This Is AuburnElectronic Theses and Dissertations

Molecular and serological diagnosis of Dirofilaria immitis in companion animals, USA




Barrantes Murillo, Daniel Felipe

Type of Degree

PhD Dissertation


General Veterinary Medicine

Restriction Status


Restriction Type


Date Available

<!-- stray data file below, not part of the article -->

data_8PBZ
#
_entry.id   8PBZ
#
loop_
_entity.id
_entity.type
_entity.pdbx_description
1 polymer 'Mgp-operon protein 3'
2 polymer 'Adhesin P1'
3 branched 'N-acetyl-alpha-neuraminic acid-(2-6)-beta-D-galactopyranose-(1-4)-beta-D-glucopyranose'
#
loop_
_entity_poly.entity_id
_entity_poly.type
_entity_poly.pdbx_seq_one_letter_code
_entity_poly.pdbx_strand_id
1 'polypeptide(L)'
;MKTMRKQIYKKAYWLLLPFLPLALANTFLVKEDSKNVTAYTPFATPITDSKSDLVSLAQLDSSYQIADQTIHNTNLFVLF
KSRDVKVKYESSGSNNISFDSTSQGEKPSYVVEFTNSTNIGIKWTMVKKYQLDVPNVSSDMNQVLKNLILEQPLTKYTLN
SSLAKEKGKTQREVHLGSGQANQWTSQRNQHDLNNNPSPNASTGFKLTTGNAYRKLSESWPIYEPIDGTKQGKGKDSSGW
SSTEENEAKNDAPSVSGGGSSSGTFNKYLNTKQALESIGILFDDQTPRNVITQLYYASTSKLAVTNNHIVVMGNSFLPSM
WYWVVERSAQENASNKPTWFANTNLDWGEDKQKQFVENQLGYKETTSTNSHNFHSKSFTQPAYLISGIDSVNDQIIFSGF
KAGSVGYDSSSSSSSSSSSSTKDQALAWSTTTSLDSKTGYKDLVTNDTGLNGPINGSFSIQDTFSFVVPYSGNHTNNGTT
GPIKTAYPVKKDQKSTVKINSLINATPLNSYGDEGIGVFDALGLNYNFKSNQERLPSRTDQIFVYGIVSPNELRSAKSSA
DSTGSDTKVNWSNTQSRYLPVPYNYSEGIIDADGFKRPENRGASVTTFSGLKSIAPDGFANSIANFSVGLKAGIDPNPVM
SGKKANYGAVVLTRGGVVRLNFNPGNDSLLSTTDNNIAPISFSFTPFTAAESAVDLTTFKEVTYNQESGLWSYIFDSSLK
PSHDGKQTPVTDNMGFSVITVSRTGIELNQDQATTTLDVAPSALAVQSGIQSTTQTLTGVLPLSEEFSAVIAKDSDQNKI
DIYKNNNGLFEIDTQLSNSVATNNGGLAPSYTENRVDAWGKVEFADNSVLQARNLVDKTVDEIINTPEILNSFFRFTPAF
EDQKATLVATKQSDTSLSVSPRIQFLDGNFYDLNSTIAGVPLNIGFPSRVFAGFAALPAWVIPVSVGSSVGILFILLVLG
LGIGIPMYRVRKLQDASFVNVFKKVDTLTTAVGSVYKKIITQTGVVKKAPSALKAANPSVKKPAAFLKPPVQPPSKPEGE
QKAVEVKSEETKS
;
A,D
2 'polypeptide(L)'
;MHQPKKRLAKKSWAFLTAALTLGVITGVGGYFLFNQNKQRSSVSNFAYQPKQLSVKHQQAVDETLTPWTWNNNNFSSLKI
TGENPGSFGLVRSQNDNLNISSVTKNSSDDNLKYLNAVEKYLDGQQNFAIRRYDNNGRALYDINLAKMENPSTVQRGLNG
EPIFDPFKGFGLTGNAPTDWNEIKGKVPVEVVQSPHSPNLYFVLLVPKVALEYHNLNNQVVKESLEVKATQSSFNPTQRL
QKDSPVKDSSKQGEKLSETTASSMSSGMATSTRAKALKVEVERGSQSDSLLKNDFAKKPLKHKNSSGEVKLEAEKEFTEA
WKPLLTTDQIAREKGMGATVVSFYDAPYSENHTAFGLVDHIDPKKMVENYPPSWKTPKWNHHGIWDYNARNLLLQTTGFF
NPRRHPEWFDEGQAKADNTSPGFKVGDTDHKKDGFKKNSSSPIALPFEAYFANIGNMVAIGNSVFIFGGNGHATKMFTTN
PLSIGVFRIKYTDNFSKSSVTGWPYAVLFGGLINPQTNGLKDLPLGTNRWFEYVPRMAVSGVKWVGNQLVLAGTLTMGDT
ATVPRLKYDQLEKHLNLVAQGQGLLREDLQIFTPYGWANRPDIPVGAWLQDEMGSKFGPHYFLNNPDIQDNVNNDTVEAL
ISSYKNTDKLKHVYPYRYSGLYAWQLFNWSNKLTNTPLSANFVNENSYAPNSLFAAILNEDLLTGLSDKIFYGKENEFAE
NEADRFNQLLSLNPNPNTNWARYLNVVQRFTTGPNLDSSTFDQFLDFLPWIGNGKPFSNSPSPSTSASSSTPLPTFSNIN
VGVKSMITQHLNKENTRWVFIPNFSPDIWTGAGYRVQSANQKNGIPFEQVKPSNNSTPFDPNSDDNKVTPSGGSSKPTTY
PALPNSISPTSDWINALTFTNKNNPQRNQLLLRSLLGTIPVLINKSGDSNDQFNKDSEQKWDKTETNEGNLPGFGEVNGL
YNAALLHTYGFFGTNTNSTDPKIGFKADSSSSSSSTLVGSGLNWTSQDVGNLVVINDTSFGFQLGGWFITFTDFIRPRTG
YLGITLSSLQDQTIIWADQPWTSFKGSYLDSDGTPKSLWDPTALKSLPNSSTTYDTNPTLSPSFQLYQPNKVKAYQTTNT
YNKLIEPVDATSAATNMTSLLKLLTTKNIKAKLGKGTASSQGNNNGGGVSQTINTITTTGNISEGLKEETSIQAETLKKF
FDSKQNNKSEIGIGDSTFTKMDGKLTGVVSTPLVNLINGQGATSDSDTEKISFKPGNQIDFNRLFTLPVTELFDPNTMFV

Heartworm Disease (HWD) is caused by the nematode Dirofilaria immitis; a zoonotic infectious agent that affects companion animals and is transmitted by mosquito vectors. The diagnosis of HWD can be achieved by the combination of diagnostic tests, evaluation the presence of circulating antigens derived from adult worms, circulating microfilaria, antibodies, nucleic acids, imaging diagnostics or the demonstration of the parasites during surgical intervention or postmortem examination. The focus of this dissertation is the molecular and serological diagnosis of HWD in companion animals. An extensive literature review is presented in the first chapter. The second chapter described the largest nationwide molecular survey in companion dogs and cats, using convenient samples submitted for molecular diagnostics of Hepatozoon or Feline Infectious Peritonitis. Additionally, a molecular survey for Dirofilaria repens was performed yielding negative results. The molecular prevalence of HW in dogs and cats resembled the reported distribution by the Companion Animal Parasite Council (CAPC) prevalence maps. A third chapter evaluated the presence of antibodies and the novel use of acid treatment as an immune-complex dissociation (ICD) in a large-scale sample pool from apparently healthy companion cats. A prevalence of 3.5% markedly contrasted with the previously reported data. The acid treatment ICD was inconsistent. A detailed quantitative analysis of ICD methods was performed in the fourth chapter, demonstrating the superiority of heat treatment over other ICD methods. The practical application was presented in the fifth chapter, with a marked increase of the prevalence of HW after heat treatment in a nationwide survey on companion dogs. Finally, the sixth chapter compared different diagnostic methods in early HW infection, on samples from experimentally infected dogs. Antigen testing is the test of choice for early HW diagnosis. A novel approach through miRNA deep sequencing and bioinformatics analysis was intended without favorable results. In conclusion, serological and molecular diagnostic techniques for HWD can be improved by optimization of existing protocols and the routine implementation of ICD techniques in cases with inconsistent results.